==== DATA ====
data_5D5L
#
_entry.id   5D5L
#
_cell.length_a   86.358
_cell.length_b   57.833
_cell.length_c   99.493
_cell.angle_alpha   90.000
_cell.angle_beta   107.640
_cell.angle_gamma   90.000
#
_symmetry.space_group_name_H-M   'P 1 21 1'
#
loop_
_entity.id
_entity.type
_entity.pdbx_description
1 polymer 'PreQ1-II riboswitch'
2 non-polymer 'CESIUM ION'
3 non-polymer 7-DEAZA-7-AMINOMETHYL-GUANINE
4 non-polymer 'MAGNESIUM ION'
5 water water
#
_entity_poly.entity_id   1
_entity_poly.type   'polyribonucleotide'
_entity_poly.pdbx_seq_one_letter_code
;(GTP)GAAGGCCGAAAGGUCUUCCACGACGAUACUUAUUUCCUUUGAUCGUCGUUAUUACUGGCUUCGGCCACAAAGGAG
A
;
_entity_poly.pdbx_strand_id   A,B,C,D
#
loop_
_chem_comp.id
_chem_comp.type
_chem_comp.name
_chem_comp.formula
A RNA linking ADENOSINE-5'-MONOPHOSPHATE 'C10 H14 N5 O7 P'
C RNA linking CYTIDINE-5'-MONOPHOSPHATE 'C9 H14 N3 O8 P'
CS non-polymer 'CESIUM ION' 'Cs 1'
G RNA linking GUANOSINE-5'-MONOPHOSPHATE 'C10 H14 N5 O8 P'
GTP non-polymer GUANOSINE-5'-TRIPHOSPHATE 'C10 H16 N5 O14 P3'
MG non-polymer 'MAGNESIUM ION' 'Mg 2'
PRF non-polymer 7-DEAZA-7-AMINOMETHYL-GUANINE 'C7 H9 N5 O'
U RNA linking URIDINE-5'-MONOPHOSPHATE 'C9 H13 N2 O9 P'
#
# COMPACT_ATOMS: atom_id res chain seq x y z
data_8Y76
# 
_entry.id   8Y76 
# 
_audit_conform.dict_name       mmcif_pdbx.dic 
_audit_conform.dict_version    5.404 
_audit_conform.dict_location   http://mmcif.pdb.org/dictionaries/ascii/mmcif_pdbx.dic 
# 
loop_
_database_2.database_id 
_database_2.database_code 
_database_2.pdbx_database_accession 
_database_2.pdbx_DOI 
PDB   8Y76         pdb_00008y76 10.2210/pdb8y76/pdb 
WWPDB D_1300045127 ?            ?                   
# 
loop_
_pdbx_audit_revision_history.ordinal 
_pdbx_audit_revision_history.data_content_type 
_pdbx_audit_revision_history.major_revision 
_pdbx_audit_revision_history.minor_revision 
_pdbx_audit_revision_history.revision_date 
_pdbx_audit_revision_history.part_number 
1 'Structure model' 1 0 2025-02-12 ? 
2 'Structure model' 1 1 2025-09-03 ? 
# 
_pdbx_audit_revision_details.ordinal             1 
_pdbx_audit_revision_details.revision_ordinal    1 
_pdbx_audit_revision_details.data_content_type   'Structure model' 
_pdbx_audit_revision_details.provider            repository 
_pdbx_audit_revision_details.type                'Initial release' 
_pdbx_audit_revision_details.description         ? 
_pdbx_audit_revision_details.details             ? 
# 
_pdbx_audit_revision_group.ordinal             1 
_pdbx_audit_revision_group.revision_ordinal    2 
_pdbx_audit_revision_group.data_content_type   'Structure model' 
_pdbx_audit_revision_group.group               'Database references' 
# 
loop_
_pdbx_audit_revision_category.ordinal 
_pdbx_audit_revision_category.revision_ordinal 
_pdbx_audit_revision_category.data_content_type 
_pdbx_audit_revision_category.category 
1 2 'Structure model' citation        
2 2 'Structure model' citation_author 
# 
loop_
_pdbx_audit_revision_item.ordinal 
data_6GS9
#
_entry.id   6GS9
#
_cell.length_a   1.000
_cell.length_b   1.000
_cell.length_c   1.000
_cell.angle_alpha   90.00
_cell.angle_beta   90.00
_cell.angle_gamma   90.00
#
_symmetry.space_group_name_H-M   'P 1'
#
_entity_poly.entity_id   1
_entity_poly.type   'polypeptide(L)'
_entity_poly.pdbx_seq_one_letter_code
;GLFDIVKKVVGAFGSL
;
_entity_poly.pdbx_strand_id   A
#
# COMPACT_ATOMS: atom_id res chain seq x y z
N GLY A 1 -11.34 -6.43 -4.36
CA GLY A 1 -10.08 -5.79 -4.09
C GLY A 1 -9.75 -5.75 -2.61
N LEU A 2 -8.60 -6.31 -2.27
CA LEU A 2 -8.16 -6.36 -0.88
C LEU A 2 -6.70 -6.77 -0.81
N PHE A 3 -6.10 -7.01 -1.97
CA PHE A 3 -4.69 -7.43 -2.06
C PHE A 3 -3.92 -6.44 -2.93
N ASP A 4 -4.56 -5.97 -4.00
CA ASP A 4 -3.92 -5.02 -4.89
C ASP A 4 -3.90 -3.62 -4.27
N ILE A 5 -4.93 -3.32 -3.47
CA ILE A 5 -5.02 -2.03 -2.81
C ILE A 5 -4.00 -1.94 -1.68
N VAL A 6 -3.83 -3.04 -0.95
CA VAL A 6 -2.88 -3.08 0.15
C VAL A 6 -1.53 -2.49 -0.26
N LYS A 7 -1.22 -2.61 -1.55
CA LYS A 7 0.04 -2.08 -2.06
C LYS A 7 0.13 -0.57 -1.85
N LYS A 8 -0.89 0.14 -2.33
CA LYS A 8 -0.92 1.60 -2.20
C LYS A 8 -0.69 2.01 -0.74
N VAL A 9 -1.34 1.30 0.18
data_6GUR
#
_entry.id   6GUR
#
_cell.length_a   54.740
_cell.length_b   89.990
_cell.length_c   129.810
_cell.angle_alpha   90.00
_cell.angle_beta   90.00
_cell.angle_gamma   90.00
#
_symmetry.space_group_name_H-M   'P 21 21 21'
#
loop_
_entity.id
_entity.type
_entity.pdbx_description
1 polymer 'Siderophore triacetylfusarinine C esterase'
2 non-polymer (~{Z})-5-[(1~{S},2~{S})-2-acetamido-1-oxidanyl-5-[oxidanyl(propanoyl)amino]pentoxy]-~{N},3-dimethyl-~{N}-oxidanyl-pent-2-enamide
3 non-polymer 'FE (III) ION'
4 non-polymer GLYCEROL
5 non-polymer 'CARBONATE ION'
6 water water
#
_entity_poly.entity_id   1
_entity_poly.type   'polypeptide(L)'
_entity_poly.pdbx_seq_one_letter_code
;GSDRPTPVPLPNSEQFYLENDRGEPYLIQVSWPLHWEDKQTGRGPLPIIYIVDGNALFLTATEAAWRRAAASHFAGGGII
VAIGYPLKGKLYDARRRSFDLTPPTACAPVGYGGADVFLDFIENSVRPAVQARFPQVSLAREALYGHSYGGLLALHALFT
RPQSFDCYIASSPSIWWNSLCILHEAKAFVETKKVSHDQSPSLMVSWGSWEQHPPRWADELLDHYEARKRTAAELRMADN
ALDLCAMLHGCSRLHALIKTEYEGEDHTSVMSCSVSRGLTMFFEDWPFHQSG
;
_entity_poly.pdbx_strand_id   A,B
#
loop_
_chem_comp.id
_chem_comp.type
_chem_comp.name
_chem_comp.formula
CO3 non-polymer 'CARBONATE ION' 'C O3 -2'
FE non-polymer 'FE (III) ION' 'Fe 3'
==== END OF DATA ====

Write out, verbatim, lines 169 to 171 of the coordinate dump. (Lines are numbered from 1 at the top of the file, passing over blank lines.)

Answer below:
;GSDRPTPVPLPNSEQFYLENDRGEPYLIQVSWPLHWEDKQTGRGPLPIIYIVDGNALFLTATEAAWRRAAASHFAGGGII
VAIGYPLKGKLYDARRRSFDLTPPTACAPVGYGGADVFLDFIENSVRPAVQARFPQVSLAREALYGHSYGGLLALHALFT
RPQSFDCYIASSPSIWWNSLCILHEAKAFVETKKVSHDQSPSLMVSWGSWEQHPPRWADELLDHYEARKRTAAELRMADN